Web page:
Our Breasts

If You Have a Breast Lump, Here is What to Do

1. For women who have felt a breast lump, this is the best time to have a provider you can call and get direction as to what to do next. They will take into consideration your age, your hormonal status, your history and then do an examination.

2. For most women, as soon as you feel a breast lump, you should also let your gyno consider whether you need an actual ultrasound or needle biopsy.

3. Mammograms can be helpful for those over the age of 30. however, studies show that 50-70% of masses felt by the patient or on a physical exam are actually not not seen on mammogram, but with the new updates to mammography including computer aided diagnosis and tomosynthesis 3D mammograms the this data is improving. If this seems confusing remember that on an x ray test, which a mammogram is, only structures which have different shadow densities will show up. So in breast tissue, which may be on the lumpy side anyway, you may have a mass that you can feel but is not seen on the mammogram.

4. Masses in the breast for a woman who is young, that also do not show up on mammogram well, are not worrisome in most cases, but it means the mammogram may not accurately predict what the mass is, so it may be a reason your gyno would recommend a breast biopsy.

5. Ultrasound has been said to be is more accurate than mammogram in young women (those under age 25 absolutely) and in very dense breasts ultrasound may be more accurate for finding cancers, and the right answer…as to which test or combination of tests you need, has to be decided by your gyno, as based on what is felt, and what other symptoms you have, how long the mass in your breast has really been there, and your medications (are you on the pill?) and your family history (any breast cancer in your family) as well as your personal history (have you already had a mass biopsied).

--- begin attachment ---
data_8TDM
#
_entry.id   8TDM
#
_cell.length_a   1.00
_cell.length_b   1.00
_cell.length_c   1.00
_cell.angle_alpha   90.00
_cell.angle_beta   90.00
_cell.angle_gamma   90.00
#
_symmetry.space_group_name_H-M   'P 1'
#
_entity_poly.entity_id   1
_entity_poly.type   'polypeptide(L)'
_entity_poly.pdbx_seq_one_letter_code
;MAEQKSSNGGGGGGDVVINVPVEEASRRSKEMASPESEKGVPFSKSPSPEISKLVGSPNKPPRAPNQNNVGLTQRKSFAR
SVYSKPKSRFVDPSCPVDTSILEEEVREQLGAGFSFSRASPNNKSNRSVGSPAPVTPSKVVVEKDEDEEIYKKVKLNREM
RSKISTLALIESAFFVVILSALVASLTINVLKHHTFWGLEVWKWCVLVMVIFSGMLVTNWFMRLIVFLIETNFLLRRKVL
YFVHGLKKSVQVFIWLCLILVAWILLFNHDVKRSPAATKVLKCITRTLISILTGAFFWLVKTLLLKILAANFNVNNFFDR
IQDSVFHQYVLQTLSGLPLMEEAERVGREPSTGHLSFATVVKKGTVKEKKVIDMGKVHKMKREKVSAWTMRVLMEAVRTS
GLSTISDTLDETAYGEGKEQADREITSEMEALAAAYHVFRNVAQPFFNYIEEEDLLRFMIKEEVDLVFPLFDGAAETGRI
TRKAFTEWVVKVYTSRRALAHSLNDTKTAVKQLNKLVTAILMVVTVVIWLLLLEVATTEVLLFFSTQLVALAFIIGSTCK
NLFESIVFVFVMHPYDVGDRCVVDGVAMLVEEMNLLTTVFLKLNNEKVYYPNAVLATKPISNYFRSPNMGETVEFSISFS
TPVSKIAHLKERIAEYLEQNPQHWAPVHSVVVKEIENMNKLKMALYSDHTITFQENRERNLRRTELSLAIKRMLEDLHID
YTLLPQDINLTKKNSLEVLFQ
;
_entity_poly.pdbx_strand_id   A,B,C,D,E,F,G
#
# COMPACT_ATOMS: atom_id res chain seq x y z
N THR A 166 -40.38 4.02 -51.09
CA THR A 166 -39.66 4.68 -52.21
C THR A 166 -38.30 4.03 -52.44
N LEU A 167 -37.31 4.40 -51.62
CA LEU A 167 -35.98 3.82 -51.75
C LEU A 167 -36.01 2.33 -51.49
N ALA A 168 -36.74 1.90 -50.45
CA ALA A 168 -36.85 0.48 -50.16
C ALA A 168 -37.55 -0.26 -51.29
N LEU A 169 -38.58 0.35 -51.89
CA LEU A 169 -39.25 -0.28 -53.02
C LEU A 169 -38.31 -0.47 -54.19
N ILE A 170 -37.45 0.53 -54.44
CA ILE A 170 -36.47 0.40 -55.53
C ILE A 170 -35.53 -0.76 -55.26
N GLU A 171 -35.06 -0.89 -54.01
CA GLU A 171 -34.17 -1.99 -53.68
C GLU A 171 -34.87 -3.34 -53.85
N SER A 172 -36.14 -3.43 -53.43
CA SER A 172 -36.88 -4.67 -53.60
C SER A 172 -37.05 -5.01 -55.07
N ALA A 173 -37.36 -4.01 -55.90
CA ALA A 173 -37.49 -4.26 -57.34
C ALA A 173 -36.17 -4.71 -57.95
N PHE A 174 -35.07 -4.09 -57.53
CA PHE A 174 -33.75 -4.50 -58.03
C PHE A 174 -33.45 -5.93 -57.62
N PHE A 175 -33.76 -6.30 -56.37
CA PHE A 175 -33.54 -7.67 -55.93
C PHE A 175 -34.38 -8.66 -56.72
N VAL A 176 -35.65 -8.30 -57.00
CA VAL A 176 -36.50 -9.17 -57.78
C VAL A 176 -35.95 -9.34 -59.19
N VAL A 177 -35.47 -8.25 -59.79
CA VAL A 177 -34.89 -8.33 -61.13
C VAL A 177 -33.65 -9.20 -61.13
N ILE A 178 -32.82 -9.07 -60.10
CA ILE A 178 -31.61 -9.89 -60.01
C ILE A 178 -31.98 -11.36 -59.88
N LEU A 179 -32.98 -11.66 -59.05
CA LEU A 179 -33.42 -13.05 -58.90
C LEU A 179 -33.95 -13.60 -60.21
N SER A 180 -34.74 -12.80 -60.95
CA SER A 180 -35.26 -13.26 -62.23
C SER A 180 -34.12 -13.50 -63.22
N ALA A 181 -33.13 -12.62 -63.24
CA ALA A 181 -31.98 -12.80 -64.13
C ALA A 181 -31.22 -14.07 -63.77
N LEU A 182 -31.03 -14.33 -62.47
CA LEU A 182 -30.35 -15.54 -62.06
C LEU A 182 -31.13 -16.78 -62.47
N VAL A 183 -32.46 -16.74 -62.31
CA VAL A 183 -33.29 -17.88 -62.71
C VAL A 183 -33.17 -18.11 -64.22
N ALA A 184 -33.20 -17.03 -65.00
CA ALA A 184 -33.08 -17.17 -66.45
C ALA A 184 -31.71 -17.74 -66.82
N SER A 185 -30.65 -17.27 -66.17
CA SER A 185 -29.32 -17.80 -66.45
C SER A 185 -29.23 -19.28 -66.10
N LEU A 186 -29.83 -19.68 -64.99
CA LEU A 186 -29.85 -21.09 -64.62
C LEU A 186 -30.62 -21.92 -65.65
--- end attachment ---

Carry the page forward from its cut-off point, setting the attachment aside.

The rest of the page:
6. Often a lump will resolve over the course of one menstrual cycle, so just being patient may be the best prescription.

7. There is a way to examine breast cells from breast ducts, and that’s what a Breast Pap Test is. This really aren’t for lump evaluation, or to replace mammograms as per the 2013 FDA communication. If there is nipple discharge this can be sent on a slide to be read as a pap.

8. Lumps should be evaluated whether or not you have pain.

8. See your Gyno yearly and discuss any breast concerns, how to reduce your risk of breast cancer, and how to best manage lumps to prevent others in the future.


Suzanne Trupin, MD, Board Certified Obstetrician and Gynecologist and owner of Women's Health Practice, Hada Cosmetic Medicine, and Hatha Yoga and Fitness

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